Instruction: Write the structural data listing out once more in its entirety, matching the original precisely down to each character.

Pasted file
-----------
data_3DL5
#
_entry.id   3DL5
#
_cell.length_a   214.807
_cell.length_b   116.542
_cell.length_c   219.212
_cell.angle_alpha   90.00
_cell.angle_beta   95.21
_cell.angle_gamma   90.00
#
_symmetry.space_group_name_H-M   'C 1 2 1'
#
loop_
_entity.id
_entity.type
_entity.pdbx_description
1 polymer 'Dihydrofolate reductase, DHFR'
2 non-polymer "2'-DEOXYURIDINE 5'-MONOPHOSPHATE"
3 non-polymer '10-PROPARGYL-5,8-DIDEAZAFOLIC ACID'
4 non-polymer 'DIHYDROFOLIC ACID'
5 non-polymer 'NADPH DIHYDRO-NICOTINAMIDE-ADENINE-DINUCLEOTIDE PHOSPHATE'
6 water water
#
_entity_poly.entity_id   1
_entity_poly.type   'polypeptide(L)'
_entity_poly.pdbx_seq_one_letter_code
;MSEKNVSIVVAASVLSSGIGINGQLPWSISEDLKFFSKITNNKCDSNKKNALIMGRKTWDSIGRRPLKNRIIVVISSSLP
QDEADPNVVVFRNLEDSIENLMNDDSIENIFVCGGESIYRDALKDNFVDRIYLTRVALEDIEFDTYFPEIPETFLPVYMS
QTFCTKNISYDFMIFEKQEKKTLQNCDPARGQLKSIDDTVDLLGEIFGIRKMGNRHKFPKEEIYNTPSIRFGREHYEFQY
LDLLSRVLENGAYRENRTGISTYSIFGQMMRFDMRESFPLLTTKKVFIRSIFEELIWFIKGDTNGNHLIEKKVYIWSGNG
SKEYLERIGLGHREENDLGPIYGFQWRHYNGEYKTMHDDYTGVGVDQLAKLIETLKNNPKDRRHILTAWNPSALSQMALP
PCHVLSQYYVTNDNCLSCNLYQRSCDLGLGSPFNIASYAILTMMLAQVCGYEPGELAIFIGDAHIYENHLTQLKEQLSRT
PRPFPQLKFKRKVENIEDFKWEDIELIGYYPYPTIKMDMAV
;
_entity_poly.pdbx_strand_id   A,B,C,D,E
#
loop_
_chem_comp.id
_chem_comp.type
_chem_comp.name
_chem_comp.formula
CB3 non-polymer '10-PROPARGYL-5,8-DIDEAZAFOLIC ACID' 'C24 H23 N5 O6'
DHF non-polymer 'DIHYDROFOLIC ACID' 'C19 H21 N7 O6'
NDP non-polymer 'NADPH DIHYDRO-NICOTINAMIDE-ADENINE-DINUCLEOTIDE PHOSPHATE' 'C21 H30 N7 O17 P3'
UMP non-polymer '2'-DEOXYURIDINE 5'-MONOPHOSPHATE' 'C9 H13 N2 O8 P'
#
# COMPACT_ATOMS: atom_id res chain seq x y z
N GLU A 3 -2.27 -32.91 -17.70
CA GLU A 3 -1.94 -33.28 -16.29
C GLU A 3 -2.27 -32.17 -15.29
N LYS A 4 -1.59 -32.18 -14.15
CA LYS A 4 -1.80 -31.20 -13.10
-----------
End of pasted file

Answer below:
data_3DL5
#
_entry.id   3DL5
#
_cell.length_a   214.807
_cell.length_b   116.542
_cell.length_c   219.212
_cell.angle_alpha   90.00
_cell.angle_beta   95.21
_cell.angle_gamma   90.00
#
_symmetry.space_group_name_H-M   'C 1 2 1'
#
loop_
_entity.id
_entity.type
_entity.pdbx_description
1 polymer 'Dihydrofolate reductase, DHFR'
2 non-polymer "2'-DEOXYURIDINE 5'-MONOPHOSPHATE"
3 non-polymer '10-PROPARGYL-5,8-DIDEAZAFOLIC ACID'
4 non-polymer 'DIHYDROFOLIC ACID'
5 non-polymer 'NADPH DIHYDRO-NICOTINAMIDE-ADENINE-DINUCLEOTIDE PHOSPHATE'
6 water water
#
_entity_poly.entity_id   1
_entity_poly.type   'polypeptide(L)'
_entity_poly.pdbx_seq_one_letter_code
;MSEKNVSIVVAASVLSSGIGINGQLPWSISEDLKFFSKITNNKCDSNKKNALIMGRKTWDSIGRRPLKNRIIVVISSSLP
QDEADPNVVVFRNLEDSIENLMNDDSIENIFVCGGESIYRDALKDNFVDRIYLTRVALEDIEFDTYFPEIPETFLPVYMS
QTFCTKNISYDFMIFEKQEKKTLQNCDPARGQLKSIDDTVDLLGEIFGIRKMGNRHKFPKEEIYNTPSIRFGREHYEFQY
LDLLSRVLENGAYRENRTGISTYSIFGQMMRFDMRESFPLLTTKKVFIRSIFEELIWFIKGDTNGNHLIEKKVYIWSGNG
SKEYLERIGLGHREENDLGPIYGFQWRHYNGEYKTMHDDYTGVGVDQLAKLIETLKNNPKDRRHILTAWNPSALSQMALP
PCHVLSQYYVTNDNCLSCNLYQRSCDLGLGSPFNIASYAILTMMLAQVCGYEPGELAIFIGDAHIYENHLTQLKEQLSRT
PRPFPQLKFKRKVENIEDFKWEDIELIGYYPYPTIKMDMAV
;
_entity_poly.pdbx_strand_id   A,B,C,D,E
#
loop_
_chem_comp.id
_chem_comp.type
_chem_comp.name
_chem_comp.formula
CB3 non-polymer '10-PROPARGYL-5,8-DIDEAZAFOLIC ACID' 'C24 H23 N5 O6'
DHF non-polymer 'DIHYDROFOLIC ACID' 'C19 H21 N7 O6'
NDP non-polymer 'NADPH DIHYDRO-NICOTINAMIDE-ADENINE-DINUCLEOTIDE PHOSPHATE' 'C21 H30 N7 O17 P3'
UMP non-polymer '2'-DEOXYURIDINE 5'-MONOPHOSPHATE' 'C9 H13 N2 O8 P'
#
# COMPACT_ATOMS: atom_id res chain seq x y z
N GLU A 3 -2.27 -32.91 -17.70
CA GLU A 3 -1.94 -33.28 -16.29
C GLU A 3 -2.27 -32.17 -15.29
N LYS A 4 -1.59 -32.18 -14.15
CA LYS A 4 -1.80 -31.20 -13.10